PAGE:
Public hearing on city budget set for Tuesday

Published 12:00 am Monday, June 3, 2013

SALISBURY — After raising the tax rate and increasing fees last year, City Council will take public feedback Tuesday on a proposed budget that does neither.
People may give their two cents on the budget at 4 p.m. in City Hall, 217 S. Main St. The 268-page document is available online at www.salisburync.gov .
Without a proposed tax increase or fee hike, the 2013-2014 budget may not garner as much interest as in previous years. But the budget includes a variety of changes and proposals, including picking up the cost of a court employee, which would be unprecedented for the city, and a 2.25 percent pay raise for qualifying city employees.
The city has trimmed its ranks by nearly 50 employees since 2010, when 545 people worked for the city of Salisbury. The budget for the coming fiscal year, which begins July 1, includes 496 employees.
The city cut 23 positions this year, City Manager Doug Paris said.
Rowan County took over 911 dispatch services for the city and the salaries of 11 employees, which will save the city at least $400,000 next year. Consolidating 911 services with Rowan is expected to save the city more than $5 million over 10 years.
Six vacant city positions were trimmed “through operating more efficiently,” Paris said.
Paris cut another six positions through management consolidations, including firing the Parks and Recreation Department director and program manager. Parks and Rec now answers to Assistant City Manager Zack Kyle, and the $240,000 in administrative savings will pay for air conditioning in Hall’s Gym.
“The idea is that the funds would be reoccurring and redeployed each year to support our frontline programming,” Paris said.
Paris said he saved about $130,000 after City Engineer Dan Mikkelson retired and Paris merged Mikkelson’s position with another job. Former Traffic Engineer Wendy Brindle is now the interim city engineer.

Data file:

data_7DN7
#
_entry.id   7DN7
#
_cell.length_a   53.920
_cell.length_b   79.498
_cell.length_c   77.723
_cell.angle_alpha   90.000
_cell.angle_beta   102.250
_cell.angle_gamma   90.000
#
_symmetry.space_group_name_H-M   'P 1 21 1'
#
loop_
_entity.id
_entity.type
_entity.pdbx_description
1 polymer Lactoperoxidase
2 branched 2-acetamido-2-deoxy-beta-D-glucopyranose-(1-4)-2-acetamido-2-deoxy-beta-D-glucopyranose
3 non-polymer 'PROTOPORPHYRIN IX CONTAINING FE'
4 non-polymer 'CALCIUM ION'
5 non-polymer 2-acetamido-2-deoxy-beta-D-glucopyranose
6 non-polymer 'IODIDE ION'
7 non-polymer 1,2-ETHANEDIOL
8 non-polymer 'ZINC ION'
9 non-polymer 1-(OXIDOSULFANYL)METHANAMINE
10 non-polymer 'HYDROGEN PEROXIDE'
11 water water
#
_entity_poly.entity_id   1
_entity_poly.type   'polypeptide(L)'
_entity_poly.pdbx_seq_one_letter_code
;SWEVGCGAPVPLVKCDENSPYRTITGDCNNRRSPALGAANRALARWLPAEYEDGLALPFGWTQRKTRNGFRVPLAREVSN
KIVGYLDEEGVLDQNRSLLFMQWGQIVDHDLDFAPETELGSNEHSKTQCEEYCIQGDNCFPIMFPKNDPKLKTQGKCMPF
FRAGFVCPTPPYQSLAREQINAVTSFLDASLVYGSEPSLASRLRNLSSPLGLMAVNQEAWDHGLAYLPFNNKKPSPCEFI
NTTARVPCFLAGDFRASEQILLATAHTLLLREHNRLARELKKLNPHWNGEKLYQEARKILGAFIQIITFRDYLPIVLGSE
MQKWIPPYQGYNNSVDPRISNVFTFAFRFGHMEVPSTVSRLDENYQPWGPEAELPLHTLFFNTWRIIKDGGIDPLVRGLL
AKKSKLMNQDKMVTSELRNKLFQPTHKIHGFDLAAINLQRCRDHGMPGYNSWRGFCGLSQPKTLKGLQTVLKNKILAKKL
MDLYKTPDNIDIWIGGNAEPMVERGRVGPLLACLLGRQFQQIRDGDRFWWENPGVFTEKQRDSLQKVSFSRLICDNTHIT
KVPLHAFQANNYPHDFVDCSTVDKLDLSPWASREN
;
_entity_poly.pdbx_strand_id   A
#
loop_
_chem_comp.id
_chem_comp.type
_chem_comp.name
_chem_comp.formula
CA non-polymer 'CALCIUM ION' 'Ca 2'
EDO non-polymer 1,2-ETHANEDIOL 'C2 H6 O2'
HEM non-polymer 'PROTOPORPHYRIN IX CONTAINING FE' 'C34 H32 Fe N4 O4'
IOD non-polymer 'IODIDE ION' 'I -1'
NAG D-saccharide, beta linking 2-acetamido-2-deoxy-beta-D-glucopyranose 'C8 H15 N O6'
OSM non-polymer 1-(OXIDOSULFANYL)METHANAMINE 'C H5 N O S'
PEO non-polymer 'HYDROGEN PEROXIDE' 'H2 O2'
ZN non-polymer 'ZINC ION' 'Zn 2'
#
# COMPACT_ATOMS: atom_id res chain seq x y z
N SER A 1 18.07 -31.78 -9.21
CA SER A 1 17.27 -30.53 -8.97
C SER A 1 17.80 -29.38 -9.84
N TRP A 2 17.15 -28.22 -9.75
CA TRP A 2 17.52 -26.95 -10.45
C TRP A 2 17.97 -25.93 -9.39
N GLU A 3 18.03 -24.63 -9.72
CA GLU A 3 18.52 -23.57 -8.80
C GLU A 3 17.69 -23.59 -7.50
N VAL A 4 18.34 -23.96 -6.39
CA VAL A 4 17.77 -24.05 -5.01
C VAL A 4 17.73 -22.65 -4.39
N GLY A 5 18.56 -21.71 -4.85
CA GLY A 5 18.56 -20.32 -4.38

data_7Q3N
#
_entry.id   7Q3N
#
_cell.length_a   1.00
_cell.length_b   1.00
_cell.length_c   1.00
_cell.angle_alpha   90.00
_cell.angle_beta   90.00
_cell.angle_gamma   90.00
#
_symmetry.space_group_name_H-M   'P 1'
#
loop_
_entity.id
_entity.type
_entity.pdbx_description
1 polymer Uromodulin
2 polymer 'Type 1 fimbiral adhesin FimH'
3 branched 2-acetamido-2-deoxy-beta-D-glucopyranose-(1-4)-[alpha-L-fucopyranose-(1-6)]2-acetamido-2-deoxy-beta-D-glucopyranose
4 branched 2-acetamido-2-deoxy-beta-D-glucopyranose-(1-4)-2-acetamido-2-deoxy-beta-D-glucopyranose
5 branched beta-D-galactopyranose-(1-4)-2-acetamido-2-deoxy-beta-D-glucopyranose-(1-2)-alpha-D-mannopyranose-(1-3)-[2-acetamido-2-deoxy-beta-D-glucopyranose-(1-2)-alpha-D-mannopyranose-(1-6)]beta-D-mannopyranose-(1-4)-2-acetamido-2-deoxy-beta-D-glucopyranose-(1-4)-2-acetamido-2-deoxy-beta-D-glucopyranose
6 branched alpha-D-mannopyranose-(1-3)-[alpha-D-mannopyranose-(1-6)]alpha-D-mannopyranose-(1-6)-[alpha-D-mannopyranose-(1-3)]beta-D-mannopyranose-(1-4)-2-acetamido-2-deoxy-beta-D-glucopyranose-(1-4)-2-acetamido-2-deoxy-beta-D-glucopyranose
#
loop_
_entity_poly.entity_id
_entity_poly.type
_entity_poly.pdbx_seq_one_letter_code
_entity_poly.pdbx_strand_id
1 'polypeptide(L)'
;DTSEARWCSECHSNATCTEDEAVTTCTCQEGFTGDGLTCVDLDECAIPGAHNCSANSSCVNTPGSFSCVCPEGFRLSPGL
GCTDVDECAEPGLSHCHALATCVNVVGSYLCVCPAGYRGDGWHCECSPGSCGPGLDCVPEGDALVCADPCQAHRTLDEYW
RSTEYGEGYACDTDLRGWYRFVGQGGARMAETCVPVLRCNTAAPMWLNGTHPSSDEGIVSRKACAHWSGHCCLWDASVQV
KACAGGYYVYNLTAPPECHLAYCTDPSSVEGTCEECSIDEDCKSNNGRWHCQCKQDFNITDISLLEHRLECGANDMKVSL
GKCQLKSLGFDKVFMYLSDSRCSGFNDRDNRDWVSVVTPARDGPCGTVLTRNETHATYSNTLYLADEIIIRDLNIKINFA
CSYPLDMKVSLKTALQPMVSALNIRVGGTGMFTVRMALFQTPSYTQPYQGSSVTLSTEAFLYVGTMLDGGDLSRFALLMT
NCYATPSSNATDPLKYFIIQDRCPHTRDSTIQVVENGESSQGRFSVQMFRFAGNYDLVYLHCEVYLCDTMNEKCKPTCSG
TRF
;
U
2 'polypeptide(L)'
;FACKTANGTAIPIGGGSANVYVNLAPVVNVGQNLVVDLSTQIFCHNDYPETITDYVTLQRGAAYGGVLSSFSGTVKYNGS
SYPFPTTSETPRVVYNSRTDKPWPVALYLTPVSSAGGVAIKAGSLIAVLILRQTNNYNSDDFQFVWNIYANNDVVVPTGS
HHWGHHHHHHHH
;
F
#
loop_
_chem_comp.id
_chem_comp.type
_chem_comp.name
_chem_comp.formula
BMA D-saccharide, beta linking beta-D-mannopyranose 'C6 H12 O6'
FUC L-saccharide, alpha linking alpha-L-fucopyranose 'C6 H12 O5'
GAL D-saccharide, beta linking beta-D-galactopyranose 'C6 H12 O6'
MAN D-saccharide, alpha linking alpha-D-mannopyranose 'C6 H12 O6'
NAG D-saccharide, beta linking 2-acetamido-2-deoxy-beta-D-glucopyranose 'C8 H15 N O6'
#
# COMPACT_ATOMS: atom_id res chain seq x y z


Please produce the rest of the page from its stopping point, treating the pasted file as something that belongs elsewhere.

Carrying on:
Mikkelson said Paris asked him to retire. Paris disagrees. The savings will go back to the general fund, Paris said.
Paris said he saved no money after Planning Director Joe Morris retired. No positions were eliminated or merged, Paris said, and Janet Gapen continues to serve as interim planning director.
In his budget message to City Council, Paris said the city is no longer using the original business plan for Fibrant, the city’s new high-speed broadband utility.
Fibrant, which the city launched in 2008 just as the economy crumbled, quickly fell behind projected subscriber and revenue numbers. Fibrant, which billed about 2,275 customers in March, was supposed to have 4,400 subscribers by 2014.
“This utility was conceived and implemented during a seismic economic shift in the national and world economy,” Paris said in his budget message. “Business plans that were conceived prior to this shift are no longer relevant for both private sector companies and government.”
Rather than aggressively adding customers, Paris said Fibrant’s new strategy has been finding the utility’s “sweet spot —growing our customer base conservatively while lowering our costs through operating more efficiently.”
New Fibrant General Manager Mike Jury and the city’s financial services team have cut $3 million in costs, Paris said.
Mayor Paul Woodson called the change a “big turnaround” when Paris presented the budget last week. Fibrant, which has been borrowing millions of dollars from the water-sewer capital reserve fund to cover operating costs, will not take out an internal loan next year, Paris said.
“Let me be clear. It is not time to celebrate,” he said. “We must continue our hard work in this area.”
The $3 million annual debt payment for Fibrant will fall next year to $1.7 million next year after the city refinanced to get a lower interest rate. The annual payment returns to about $3 million in 2015 and remains at that level until 2029, when Fibrant is paid off.
The city owes about $46.8 million in principal and interest on Fibrant debt, plus about $7 million in internal loans at 1 percent interest.

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